https://doi.org/10.7554/eLife.23539.015
Figure 2—figure supplement 1
Validation of KaiB fluorescence polarization reporter against KaiC phosphorylation rhythm.

(top) Fluorescence polarization of KaiABC mixture probed with fluorescently labeled KaiB exhibits ≈24 hr rhythms (black and blue squares). (bottom) KaiC phosphorylation rhythm of the same reaction mixtures as in the top panel (black and blue squares). Black vs blue markers show data from two identical reactions started at different times. Curves show best-fit sinusoids, where all fits share a common period; the phase offset between out-of-phase reactions was also a shared parameter across fits to polarization and phosphorylation datasets. This experiment was performed once.

https://doi.org/10.7554/eLife.23539.019
Figure 3 with 2 supplements
Clock responses to metabolic steps mimicking dawn (step up) and dusk (step down).

(A) Phase shift in fluorescence polarization (red curve) caused by a shift to a buffer that mimics the nucleotide pool at night ([ATP]/([ATP]+[ADP]) ≈ 25%, gray bar). The control reaction remained in the original buffer (black curve). (B) Phase shift in fluorescence polarization (blue curve) caused by a shift from night buffer back to day buffer ([ATP]/([ATP]+[ADP]) ≈ 100%, beige bar). (C, D) Summary of phase shifts caused by metabolic step-down (C) or step-up (D) perturbations throughout the clock cycle. Simulated day-night or night-day steps were administered as in (A) and (B). Different colors represent independent measurements. To estimate the phase of each reaction, trajectories were fit to sinusoids. Phase shifts were determined relative to the respective control reactions. The times at which buffer steps were administered were converted to circadian time (CT 0 corresponds to the estimated trough of KaiC phosphorylation based on Figure 2—figure supplement 1). Colored arrows indicate clock phases when metabolic shifts occur in entrained conditions. (E, F) Analogs of (C, D) for the gel-based phosphorylation measurements on an independent preparation of Kai proteins. Error bars represent standard deviations calculated by bootstrapping (see Computational methods). Horizontal error bars are smaller than marker widths.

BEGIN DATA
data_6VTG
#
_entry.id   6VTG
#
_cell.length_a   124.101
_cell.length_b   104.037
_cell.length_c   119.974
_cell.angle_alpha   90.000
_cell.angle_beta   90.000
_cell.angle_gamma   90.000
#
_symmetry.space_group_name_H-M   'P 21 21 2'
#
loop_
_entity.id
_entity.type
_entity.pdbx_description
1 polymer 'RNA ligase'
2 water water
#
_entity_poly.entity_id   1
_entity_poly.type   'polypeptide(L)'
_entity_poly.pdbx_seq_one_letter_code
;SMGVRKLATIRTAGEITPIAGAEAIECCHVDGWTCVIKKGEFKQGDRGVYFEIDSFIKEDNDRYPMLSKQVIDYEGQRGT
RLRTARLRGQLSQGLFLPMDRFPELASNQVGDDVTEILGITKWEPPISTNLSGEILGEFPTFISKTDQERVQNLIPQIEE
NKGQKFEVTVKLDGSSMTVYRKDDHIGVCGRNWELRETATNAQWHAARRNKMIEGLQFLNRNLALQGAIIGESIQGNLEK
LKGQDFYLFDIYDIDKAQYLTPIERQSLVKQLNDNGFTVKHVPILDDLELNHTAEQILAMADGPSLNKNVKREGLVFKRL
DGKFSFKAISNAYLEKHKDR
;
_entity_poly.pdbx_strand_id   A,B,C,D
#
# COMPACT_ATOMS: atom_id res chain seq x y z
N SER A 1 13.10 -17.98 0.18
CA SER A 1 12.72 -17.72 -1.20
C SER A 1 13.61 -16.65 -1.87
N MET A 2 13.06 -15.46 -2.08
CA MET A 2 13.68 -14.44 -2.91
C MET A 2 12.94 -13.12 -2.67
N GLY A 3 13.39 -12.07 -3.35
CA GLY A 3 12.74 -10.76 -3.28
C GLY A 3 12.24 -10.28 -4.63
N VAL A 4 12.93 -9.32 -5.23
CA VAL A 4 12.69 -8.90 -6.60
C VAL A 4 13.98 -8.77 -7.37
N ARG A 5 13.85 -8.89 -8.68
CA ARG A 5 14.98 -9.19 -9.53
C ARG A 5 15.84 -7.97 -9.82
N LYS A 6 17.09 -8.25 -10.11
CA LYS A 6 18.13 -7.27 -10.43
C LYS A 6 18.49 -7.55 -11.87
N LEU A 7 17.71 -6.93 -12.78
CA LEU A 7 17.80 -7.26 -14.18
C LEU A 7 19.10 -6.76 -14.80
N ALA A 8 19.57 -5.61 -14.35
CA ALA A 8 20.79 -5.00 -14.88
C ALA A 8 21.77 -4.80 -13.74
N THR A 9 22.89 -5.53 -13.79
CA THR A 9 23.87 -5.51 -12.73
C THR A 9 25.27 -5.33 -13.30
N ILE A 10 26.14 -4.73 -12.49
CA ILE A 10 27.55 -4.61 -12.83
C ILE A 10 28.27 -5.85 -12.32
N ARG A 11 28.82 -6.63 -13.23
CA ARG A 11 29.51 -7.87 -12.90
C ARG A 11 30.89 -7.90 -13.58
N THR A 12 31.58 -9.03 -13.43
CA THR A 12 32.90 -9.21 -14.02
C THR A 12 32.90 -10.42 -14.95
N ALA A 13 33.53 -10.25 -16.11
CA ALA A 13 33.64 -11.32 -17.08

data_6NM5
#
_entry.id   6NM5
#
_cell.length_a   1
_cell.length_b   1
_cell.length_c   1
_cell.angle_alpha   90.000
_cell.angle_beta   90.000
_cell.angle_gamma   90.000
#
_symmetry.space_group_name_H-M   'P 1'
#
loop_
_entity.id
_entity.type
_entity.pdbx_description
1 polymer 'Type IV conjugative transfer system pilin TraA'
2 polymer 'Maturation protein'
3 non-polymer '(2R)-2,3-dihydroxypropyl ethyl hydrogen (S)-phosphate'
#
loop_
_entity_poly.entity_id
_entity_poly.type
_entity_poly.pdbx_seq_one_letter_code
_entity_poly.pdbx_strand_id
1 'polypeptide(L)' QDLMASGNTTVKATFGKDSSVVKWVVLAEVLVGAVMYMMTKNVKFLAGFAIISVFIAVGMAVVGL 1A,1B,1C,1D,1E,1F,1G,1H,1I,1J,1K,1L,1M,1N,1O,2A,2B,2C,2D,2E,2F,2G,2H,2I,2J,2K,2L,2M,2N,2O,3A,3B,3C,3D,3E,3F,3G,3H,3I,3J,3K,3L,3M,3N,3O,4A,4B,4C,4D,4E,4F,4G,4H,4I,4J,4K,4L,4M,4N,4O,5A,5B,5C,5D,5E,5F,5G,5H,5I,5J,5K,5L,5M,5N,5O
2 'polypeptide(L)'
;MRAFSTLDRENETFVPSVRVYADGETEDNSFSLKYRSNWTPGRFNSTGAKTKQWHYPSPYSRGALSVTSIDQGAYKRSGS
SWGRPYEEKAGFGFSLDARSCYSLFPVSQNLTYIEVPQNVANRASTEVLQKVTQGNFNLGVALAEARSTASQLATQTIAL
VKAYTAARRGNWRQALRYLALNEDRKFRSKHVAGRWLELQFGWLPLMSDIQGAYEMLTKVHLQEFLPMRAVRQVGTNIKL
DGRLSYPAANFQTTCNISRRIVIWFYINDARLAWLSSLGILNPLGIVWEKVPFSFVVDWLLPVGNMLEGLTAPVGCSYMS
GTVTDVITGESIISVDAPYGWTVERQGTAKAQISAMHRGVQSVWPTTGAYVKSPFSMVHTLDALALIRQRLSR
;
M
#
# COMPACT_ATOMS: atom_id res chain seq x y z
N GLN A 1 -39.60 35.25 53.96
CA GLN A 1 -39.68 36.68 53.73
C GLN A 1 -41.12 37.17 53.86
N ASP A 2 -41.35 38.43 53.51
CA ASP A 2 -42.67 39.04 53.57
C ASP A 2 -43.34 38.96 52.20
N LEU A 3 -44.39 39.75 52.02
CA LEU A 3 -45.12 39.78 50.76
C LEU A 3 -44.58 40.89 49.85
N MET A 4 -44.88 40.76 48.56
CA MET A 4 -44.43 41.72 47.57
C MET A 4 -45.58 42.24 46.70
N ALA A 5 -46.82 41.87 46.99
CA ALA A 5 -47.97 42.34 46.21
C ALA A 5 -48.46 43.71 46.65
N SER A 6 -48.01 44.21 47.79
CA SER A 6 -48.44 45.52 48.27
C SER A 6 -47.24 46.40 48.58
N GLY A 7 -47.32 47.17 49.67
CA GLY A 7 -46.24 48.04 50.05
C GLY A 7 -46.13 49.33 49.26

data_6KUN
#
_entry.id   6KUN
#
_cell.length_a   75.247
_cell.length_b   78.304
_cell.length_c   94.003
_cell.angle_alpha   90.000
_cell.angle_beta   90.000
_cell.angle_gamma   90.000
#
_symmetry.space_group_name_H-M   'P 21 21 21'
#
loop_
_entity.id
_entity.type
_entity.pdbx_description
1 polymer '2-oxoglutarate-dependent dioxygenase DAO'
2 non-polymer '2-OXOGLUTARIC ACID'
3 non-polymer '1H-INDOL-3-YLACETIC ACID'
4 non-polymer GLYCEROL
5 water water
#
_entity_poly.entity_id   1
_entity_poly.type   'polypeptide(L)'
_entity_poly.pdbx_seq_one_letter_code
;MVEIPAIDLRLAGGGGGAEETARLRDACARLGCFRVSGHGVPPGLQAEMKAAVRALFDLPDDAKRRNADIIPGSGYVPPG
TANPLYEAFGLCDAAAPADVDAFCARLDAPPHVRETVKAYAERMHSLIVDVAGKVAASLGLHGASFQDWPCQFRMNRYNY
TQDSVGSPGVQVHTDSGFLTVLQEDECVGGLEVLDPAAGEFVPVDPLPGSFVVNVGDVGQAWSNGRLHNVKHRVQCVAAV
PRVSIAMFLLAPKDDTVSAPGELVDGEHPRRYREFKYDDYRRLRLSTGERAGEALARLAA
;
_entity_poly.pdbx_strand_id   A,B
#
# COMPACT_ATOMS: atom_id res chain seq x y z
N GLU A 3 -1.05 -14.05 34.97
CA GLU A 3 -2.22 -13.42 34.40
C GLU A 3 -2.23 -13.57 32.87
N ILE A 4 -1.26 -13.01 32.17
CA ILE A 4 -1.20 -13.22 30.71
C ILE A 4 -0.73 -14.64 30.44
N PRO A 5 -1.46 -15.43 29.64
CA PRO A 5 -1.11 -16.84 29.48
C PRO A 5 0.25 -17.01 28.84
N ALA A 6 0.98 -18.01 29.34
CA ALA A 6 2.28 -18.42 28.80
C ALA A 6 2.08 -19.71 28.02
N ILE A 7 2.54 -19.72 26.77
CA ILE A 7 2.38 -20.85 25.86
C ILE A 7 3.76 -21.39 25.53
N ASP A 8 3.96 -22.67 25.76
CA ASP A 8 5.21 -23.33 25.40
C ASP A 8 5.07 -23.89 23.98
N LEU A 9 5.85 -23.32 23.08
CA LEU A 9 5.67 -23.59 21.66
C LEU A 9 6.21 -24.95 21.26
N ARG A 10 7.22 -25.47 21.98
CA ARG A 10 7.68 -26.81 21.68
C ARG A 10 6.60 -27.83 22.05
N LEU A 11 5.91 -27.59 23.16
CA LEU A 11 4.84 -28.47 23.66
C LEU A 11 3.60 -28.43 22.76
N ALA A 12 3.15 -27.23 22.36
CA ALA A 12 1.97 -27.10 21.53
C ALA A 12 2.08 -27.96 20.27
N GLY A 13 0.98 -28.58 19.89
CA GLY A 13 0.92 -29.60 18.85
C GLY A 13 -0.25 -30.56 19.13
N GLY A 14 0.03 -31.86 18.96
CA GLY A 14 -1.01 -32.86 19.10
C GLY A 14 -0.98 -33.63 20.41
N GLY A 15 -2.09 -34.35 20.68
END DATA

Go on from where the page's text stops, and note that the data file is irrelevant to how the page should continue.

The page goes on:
https://doi.org/10.7554/eLife.23539.020
Figure 3—figure supplement 1
Example calculation of phase shifts in response to metabolic step transitions.